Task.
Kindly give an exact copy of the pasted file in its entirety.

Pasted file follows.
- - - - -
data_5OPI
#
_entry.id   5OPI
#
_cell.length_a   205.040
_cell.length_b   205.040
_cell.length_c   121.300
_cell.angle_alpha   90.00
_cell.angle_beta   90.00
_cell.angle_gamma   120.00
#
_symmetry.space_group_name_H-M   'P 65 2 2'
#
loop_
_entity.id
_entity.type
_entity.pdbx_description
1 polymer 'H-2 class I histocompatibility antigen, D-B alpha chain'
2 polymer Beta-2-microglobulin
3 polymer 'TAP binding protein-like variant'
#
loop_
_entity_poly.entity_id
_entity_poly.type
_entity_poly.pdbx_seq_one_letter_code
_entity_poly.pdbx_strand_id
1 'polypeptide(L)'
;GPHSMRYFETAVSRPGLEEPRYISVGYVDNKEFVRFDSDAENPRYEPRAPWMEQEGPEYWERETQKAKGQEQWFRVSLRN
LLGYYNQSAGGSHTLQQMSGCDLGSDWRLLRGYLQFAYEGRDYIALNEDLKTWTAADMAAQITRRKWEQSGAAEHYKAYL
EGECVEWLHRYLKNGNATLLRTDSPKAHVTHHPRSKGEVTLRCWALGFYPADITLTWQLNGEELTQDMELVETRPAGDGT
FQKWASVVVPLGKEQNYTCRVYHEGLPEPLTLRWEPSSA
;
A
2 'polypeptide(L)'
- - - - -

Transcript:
data_5OPI
#
_entry.id   5OPI
#
_cell.length_a   205.040
_cell.length_b   205.040
_cell.length_c   121.300
_cell.angle_alpha   90.00
_cell.angle_beta   90.00
_cell.angle_gamma   120.00
#
_symmetry.space_group_name_H-M   'P 65 2 2'
#
loop_
_entity.id
_entity.type
_entity.pdbx_description
1 polymer 'H-2 class I histocompatibility antigen, D-B alpha chain'
2 polymer Beta-2-microglobulin
3 polymer 'TAP binding protein-like variant'
#
loop_
_entity_poly.entity_id
_entity_poly.type
_entity_poly.pdbx_seq_one_letter_code
_entity_poly.pdbx_strand_id
1 'polypeptide(L)'
;GPHSMRYFETAVSRPGLEEPRYISVGYVDNKEFVRFDSDAENPRYEPRAPWMEQEGPEYWERETQKAKGQEQWFRVSLRN
LLGYYNQSAGGSHTLQQMSGCDLGSDWRLLRGYLQFAYEGRDYIALNEDLKTWTAADMAAQITRRKWEQSGAAEHYKAYL
EGECVEWLHRYLKNGNATLLRTDSPKAHVTHHPRSKGEVTLRCWALGFYPADITLTWQLNGEELTQDMELVETRPAGDGT
FQKWASVVVPLGKEQNYTCRVYHEGLPEPLTLRWEPSSA
;
A
2 'polypeptide(L)'